## Re: (Score:2)

I'm not aware of any quantum solution to breaking any modern popular symmetric algorithms.http://www.springerlink.com/content/u4877618u916720g/ [springerlink.com]

3DES is still quite popular, you know.

## Re: (Score:2)

## Entering one of the spies' homes (Score:2)

They can look for extra CC's, books, address books, rolodex, business card, photos get noted, hobbies, signs of other crimes..

When they walk out they may have a pw and a whole new area area of inquiries.

But think back to the foreseeable past, most of what was sold on the commercial/telco and NATO market has been weakened in someway. Tempest leaks or design flaws allowed dreamy Enigma like plaintext decrypting or plaintext entry to be collected.

http://cry [cryptome.org]

## The clock is not tickling me... (Score:2)

Second, there are more and more people who suspect that quantum computers may be a pipe dream : http://arstechnica.com/science/news/2010/06/magic-quantum-wand-does-not-vanish-hard-maths.ars [arstechnica.com]

It has been a good way to make people invest in fundamental research though

## It's a wetware issue (Score:2)

It's not your complex 27 character password that's the problem, it's the 8 bit, John the Ripper-rapeable password of the person you email that's the problem.

## Re: (Score:2)

No, the problem is

The 27 letter password should have been memorizable

If IT Morons insist in a too complex password that changes all the time

then noting it down is the only way to keep access to the system.

Remember that if the password changes FBI will just break in again and see the note

Relative complex passwords that are easly memorizable are better.

## *slaps head* (Score:2)

What in the HELL is the point of a 27-character password if you're going to

write it down?People can go so egregiously far off the deep end to protect their security and then make the most basic of mistakes. A password of half that length with a decent encryption process would be nearly inconceivable to break in any practical length of time.

## Re: (Score:2)

What in the HELL is the point of a 27-character password if you're going to write it down?People that haven't been taught to remember a phrase rather than a password.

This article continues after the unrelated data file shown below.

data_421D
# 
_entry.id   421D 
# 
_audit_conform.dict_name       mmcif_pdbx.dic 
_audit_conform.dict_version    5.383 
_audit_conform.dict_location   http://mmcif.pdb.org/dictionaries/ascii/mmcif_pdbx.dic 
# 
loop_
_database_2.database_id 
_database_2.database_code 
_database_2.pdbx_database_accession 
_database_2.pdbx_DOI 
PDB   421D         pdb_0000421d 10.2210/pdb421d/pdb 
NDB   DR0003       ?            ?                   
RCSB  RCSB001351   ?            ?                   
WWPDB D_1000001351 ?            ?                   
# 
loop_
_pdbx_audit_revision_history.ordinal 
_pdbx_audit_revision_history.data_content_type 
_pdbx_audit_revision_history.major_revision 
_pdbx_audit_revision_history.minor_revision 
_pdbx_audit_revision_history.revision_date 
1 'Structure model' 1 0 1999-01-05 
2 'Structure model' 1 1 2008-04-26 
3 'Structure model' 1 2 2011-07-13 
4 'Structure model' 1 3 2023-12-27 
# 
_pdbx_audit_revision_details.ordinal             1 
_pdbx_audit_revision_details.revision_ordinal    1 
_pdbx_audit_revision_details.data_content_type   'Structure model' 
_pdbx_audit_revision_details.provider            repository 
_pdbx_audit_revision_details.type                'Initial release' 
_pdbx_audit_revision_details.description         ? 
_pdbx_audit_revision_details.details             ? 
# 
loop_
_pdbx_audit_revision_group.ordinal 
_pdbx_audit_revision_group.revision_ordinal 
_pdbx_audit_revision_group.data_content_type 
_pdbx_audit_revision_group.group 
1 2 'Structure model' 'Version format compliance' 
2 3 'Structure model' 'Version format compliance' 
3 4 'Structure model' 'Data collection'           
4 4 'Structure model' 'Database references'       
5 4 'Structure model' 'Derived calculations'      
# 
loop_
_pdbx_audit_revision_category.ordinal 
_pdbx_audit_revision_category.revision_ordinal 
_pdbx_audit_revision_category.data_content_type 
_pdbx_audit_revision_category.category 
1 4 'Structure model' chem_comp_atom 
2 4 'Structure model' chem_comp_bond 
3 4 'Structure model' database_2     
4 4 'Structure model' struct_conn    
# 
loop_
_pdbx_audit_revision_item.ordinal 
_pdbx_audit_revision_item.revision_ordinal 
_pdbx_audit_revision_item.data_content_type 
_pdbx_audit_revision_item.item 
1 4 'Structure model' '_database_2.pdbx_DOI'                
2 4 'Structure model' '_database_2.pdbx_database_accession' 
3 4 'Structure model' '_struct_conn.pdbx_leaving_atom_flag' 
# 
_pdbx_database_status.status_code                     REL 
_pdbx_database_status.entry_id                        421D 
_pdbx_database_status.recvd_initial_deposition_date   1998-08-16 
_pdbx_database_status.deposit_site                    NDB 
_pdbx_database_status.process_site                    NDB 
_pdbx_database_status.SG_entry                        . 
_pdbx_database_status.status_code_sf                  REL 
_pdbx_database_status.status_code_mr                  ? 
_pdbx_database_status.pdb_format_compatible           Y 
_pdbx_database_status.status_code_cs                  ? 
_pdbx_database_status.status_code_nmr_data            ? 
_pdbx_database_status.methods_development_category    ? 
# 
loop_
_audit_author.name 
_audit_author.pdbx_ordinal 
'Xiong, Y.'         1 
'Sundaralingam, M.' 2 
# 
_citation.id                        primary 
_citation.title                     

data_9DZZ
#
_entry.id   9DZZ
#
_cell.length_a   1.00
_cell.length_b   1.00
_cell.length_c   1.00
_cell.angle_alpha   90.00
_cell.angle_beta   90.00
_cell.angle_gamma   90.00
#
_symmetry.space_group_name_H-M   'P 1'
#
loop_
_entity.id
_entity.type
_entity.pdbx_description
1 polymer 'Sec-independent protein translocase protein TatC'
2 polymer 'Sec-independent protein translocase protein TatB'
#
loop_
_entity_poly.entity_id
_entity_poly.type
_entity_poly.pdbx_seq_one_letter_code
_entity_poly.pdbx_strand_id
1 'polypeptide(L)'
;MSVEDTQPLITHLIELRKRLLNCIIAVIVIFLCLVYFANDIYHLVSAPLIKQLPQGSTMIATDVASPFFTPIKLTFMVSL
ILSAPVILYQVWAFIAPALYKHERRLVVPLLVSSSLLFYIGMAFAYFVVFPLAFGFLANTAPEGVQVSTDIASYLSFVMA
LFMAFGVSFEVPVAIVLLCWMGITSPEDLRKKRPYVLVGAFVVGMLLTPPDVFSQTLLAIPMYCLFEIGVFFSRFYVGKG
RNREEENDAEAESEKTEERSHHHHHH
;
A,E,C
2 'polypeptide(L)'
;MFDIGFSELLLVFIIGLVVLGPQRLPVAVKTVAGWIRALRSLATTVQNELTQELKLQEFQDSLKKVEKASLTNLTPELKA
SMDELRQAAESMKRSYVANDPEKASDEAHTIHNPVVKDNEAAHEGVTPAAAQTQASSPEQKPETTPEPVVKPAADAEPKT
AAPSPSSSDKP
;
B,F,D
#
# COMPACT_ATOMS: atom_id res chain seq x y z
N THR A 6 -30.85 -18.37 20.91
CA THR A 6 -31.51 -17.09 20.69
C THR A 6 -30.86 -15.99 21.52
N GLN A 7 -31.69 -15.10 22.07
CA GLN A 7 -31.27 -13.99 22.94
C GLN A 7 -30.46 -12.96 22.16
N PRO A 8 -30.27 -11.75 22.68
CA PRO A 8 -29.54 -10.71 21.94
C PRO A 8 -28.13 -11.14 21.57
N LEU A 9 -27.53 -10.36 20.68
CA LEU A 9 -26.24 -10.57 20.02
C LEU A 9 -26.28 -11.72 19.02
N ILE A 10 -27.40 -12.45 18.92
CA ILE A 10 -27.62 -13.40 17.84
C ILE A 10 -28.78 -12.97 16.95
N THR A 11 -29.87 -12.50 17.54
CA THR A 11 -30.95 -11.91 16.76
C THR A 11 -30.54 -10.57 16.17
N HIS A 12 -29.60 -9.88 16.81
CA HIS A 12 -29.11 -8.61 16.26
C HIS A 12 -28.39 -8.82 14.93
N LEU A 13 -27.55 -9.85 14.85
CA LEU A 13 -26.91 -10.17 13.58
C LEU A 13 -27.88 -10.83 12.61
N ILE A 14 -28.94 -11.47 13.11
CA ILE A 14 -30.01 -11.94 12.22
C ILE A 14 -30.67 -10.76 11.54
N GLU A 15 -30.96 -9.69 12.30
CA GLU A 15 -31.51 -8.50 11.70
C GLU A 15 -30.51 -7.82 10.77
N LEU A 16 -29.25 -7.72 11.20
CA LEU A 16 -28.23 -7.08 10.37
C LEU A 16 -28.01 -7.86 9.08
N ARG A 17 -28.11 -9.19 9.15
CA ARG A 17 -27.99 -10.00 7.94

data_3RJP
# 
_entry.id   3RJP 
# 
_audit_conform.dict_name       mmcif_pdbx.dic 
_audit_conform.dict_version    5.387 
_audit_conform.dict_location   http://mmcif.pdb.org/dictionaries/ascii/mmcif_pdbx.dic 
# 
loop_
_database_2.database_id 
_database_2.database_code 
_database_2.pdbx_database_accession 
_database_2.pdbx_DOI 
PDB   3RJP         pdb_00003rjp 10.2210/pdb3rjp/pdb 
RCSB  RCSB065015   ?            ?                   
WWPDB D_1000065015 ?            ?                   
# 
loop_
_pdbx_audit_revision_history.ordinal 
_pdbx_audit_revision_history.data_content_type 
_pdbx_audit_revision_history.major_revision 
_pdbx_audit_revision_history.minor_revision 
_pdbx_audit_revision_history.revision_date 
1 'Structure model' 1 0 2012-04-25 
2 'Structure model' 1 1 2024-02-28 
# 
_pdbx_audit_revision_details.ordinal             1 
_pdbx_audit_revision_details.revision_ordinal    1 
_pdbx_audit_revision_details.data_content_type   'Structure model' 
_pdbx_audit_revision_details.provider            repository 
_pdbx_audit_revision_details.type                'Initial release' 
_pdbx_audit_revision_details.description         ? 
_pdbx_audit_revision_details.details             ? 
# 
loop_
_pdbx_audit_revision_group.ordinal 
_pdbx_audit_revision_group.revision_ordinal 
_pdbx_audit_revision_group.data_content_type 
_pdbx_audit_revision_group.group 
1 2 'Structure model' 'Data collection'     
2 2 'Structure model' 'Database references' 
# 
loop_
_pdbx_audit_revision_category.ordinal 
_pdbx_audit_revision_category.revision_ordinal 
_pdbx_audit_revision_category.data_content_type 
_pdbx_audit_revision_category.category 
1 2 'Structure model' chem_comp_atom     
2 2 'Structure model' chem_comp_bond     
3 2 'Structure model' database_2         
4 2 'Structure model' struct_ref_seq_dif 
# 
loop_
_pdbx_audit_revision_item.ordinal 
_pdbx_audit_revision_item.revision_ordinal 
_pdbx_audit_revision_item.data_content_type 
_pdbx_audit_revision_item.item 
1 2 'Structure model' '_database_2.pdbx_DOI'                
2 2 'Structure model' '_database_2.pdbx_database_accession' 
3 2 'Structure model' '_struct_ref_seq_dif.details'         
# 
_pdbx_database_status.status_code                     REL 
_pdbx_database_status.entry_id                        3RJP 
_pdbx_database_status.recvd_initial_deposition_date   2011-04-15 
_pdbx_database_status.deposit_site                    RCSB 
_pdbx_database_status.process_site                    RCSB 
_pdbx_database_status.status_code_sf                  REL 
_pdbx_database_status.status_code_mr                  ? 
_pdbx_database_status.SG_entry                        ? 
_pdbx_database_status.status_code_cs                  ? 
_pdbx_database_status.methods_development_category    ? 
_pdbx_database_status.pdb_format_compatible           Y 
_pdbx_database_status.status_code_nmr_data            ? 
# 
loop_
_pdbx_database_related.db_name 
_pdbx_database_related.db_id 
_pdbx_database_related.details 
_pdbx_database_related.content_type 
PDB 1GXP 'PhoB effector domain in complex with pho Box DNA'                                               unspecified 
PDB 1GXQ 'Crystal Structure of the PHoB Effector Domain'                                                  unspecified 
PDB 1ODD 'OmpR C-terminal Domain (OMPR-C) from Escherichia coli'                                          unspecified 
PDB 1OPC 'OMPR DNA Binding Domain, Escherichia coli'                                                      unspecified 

On complex password I have for example, is 30 characters long -- 3 orders of magnitude stronger than a 128bit phrase, even if you knew it was entirely lowercase.

Then you get stupid password systems which state your password must be "at least 6 letters, including 1 upper case and 1 number", about 38 bits. Or even worse "between 6 and 8 character

## Re:*slaps head* (Score:4, Insightful)

Then you get stupid password systems which state your password must be "at least 6 letters, including 1 upper case and 1 number", about 38 bits. Or even worse "between 6 and 8 characters".

Those systems are generally not trying to protect against people with direct access to the encrypted data files. Instead, they are *login* passwords for systems where attackers do not have direct access to the protected data.

In principle, each of those systems should detect repeat login failures and delay or deny further attempts. In that case, the attacker doesn't get to try countless thousands of guesses. Security holes are very common in those types of systems, but it's not necessarily just because the password is 8 characters long.

## Thank goodnes! (Score:3)

Must contain upper and lower case. Must contain at least one number. Must be EIGHT characters long.

This means my 'Passw0rd' is OK.

## Re: (Score:2)

The tough new standard? Must contain upper and lower case. Must contain at least one number. Must be EIGHT characters long.

The next logical step would be to mandate that everybody's password must be "Gv7nLXyP".

## One more thing (Score:2)

## One-time pad encryption (Score:2)

One-time pad encryption doesn't care how much compute power, quantum or otherwise, you throw at it. If you don't have the key, you don't have the message. Period.